Not only did MSNBC's Ed Schultz express his support for this action as well as arming these rebels, he also got into a heated argument with a Nation magazine reporter that compared this operation to the "disastrous dirty wars of the 1980s" bringing up images of Ollie North and the Iran-Contra scandal (video follows with transcript and commentary):

On Wednesday’s Countdown show, responding to conservatives who wanted President Obama to give more credit to President Bush for apparent successes in Iraq, MSNBC host Keith Olbermann sarcastically thanked the former President and charged that the war in Iraq was Bush’s "false war." He went on to claim that, "The neocons lied about Iraq to get us in there."

Guest Jeremy Scahill of the left-wing "The Nation" magazine joined in slamming President Bush and "neocons" for the Iraq war, claimed the troop surge did not play a significant role in stabilizing the country, and ended up asserting that Bush administration members who supported the invasion "shouldn't be able to leave their houses without being confronted with the death and destruction that their lies caused."

And, even though various news outlets reported on the presence of al-Qaeda in Iraq leader Abu Musab Zarqawi in the country years before the 2003 invasion, Scahill claimed that "it was the Bush administration's policy in Iraq that created an al-Qaeda presence in that country."

But, as previously documented by NewsBusters, back in January 2003 and again in March 2004, the NBC Nightly News relayed claims that the Bush administration had "passed up several opportunities to take [Zarqawi] out well before the Iraq war began."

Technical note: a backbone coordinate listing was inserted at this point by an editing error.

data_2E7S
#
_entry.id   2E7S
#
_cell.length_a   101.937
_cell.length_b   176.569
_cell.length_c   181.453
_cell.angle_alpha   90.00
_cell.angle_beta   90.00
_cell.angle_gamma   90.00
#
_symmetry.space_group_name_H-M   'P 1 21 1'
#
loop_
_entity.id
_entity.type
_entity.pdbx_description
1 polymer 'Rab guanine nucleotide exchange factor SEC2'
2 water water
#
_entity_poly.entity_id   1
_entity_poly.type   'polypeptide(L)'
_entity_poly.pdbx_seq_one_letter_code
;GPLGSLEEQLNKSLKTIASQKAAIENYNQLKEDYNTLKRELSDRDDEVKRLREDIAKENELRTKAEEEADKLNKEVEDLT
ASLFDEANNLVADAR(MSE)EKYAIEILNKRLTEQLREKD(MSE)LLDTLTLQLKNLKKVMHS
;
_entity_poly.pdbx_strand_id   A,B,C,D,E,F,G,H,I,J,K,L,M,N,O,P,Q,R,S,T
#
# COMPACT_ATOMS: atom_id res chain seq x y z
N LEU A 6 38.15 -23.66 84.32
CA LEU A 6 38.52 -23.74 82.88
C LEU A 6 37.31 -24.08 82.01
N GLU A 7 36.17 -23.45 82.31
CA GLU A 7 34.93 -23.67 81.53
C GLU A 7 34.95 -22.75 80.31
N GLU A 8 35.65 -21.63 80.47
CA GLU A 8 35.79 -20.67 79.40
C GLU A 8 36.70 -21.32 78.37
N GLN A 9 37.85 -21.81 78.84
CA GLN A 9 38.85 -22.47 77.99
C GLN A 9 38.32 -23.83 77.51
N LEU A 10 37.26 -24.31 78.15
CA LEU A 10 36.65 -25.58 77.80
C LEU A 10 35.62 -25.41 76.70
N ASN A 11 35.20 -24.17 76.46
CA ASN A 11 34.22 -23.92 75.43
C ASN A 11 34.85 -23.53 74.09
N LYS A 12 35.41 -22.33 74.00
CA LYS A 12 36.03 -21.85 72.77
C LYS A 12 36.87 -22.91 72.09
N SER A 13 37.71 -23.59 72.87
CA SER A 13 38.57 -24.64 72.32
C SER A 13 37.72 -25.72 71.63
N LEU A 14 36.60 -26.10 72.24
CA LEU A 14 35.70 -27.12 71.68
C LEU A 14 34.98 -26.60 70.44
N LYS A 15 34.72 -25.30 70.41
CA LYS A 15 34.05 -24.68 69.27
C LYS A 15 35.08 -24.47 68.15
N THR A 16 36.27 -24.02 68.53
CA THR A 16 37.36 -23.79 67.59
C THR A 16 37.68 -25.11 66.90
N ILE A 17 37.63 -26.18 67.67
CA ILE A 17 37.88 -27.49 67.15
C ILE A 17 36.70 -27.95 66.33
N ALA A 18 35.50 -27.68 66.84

You would think that if there were one thing people could agree on, despite their politics, it would be cheering for the United States in a sporting event. But no, not for Jeremy Scahill.

Scahill, a regular contributor for left-wing The Nation magazine, has dedicated the past several years of his life to an obsession over the defense contractor Xe Services LLC, formerly known as Blackwater. But apparently Scahill can't overcome his politics and take pride in his country's World Cup soccer team. In a series of posts on his Twitter account, Scahill vented his frustrations over cheering for the United States in the World Cup:

I hate when people chant U-S-A. #FalseNationalistCrap

If a night raid in Afghanistan was televised, would these drunk asses chant U-S-A, U-S-A when civilians are killed?

I like the US players, I just think it's gross to chant U-S-A when we are killing people daily #worldcup

Catching up with Friday night's Real Time with Bill Maher on HBO, guest D.L. Hughley -- the actor/comedian who until recently had a show on CNN -- insisted “you never saw drugs or drive-byes or homeless people” in inner-cities before Reagan “cut” social programs and became “the Moses of...greedy white men.” Left-wing blogger Jeremy Scahill predicted “some guys” will pull down the new Capitol rotunda Reagan statue “and drag it through the street like the Saddam statue with some kid hitting it with a shoe.”

Pegged to the placement of the new statute of Ronald Reagan, Hughley declared: “I didn't love Ronald Reagan.” Maher echoed “I didn't either,” and then Hughley launched a rant with distortions of quotes from Ronald Reagan, as he recalled:
I grew up in Los Angeles inner city -- you never saw drugs or drive-byes or homeless people or anything like that. All the social programs that were cut as a result of Reagan coming into office and greed just became a hobby....I remember watching...him say people in America who are homeless are homeless because they want to be. That seemed to be one of the most-- and I was a kid -- I knew how cruel that was and I would never, you know, ascribe any level of greatness to somebody who would say, you know, if somebody's hungry in America it's because they're on a diet. Like that, to me, made greedy white men feel good about being greedy white men. He was the kind of the Moses of leading them to feeling good about being greedy white men. So to me he wasn't a great man.